Superheroes are very much ‘in’ at this moment in time; in fact I doubt there’s been a single week in the past few years in which there wasn’t some superhero flick showing at the cinema where man/boy x gains power y to defeat evil z whilst getting with girl b usually having an initial run of successes with his power then a major defeat which forces the hero to re-think/re-evaluate some part of his life or character which he then overcomes in a dramatic finale to beat the bad guy, win the girl and set up a sequel.
But this isn’t the time or place for a rant about the predictabilities of the genre. Instead I want to dig a bit deeper and investigate what superheroes represent in today’s culture. Fundamentally, superheroes are an admission of the powerlessness of the ordinary man. When faced with the big mad mess of the world that we live in then it is obvious that we are severely lacking in control.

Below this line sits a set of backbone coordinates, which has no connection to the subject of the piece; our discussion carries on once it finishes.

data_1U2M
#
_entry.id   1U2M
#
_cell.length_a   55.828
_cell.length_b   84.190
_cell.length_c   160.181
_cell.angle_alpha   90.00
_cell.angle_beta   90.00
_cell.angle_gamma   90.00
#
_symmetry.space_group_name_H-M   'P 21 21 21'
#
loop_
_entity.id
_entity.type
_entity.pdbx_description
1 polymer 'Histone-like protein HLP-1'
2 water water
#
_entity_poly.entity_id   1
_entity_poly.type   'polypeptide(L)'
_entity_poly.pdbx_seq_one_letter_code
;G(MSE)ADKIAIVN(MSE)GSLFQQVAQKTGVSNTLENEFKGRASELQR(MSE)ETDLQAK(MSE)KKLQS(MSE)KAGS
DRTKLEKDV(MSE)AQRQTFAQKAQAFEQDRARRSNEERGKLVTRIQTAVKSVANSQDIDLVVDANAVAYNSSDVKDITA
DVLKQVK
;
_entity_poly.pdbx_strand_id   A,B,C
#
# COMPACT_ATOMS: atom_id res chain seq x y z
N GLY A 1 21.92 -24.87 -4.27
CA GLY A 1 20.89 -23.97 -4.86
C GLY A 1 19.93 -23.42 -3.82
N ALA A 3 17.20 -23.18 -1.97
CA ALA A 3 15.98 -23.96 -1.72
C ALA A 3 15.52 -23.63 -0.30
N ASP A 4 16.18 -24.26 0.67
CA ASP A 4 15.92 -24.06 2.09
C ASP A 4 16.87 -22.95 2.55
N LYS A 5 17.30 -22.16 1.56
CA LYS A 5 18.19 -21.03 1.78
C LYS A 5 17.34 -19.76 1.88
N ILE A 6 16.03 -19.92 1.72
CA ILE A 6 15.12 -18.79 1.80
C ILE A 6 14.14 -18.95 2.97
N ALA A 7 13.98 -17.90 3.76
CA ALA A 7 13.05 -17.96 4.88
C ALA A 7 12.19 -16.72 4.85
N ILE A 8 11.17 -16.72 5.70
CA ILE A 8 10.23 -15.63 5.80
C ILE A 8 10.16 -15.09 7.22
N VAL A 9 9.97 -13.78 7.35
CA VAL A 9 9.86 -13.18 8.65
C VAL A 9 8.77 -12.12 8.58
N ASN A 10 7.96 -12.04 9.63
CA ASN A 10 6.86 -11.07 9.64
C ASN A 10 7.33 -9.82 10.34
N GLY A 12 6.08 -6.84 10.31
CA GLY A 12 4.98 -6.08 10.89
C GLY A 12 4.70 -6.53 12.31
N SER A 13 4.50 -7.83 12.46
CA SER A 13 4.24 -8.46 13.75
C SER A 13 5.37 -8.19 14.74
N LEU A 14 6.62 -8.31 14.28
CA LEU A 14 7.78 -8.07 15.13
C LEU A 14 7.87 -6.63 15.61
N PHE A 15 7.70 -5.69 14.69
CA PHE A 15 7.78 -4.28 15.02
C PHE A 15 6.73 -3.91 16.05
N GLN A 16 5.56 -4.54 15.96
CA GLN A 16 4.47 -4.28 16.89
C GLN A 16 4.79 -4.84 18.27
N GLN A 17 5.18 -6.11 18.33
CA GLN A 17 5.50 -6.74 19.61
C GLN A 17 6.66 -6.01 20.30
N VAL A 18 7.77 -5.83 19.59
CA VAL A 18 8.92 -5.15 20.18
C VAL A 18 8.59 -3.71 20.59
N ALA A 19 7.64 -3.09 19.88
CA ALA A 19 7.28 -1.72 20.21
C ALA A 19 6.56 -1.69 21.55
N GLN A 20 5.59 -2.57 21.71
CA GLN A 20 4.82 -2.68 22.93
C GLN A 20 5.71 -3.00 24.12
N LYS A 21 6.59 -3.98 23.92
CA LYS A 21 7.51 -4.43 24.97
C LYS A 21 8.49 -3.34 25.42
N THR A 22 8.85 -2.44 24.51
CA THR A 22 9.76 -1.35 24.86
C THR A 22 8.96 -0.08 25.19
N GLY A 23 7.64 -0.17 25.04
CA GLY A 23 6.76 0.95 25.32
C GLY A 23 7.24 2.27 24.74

To use an obvious example: there is precisely nothing that I can do to fight violent crime. This is because not only is it illegal for me to be a vigilante I also have none of the skills required to be a successful one. There is nothing I can do about the evil regimes of the world and their leaders. There is nothing I can do if an earthquake struck; I couldn’t for example turn back time by flying really fast around the world. I’m not Batman, Spiderman, Superman or any other man for that matter. It’s just me and my powerlessness against the world.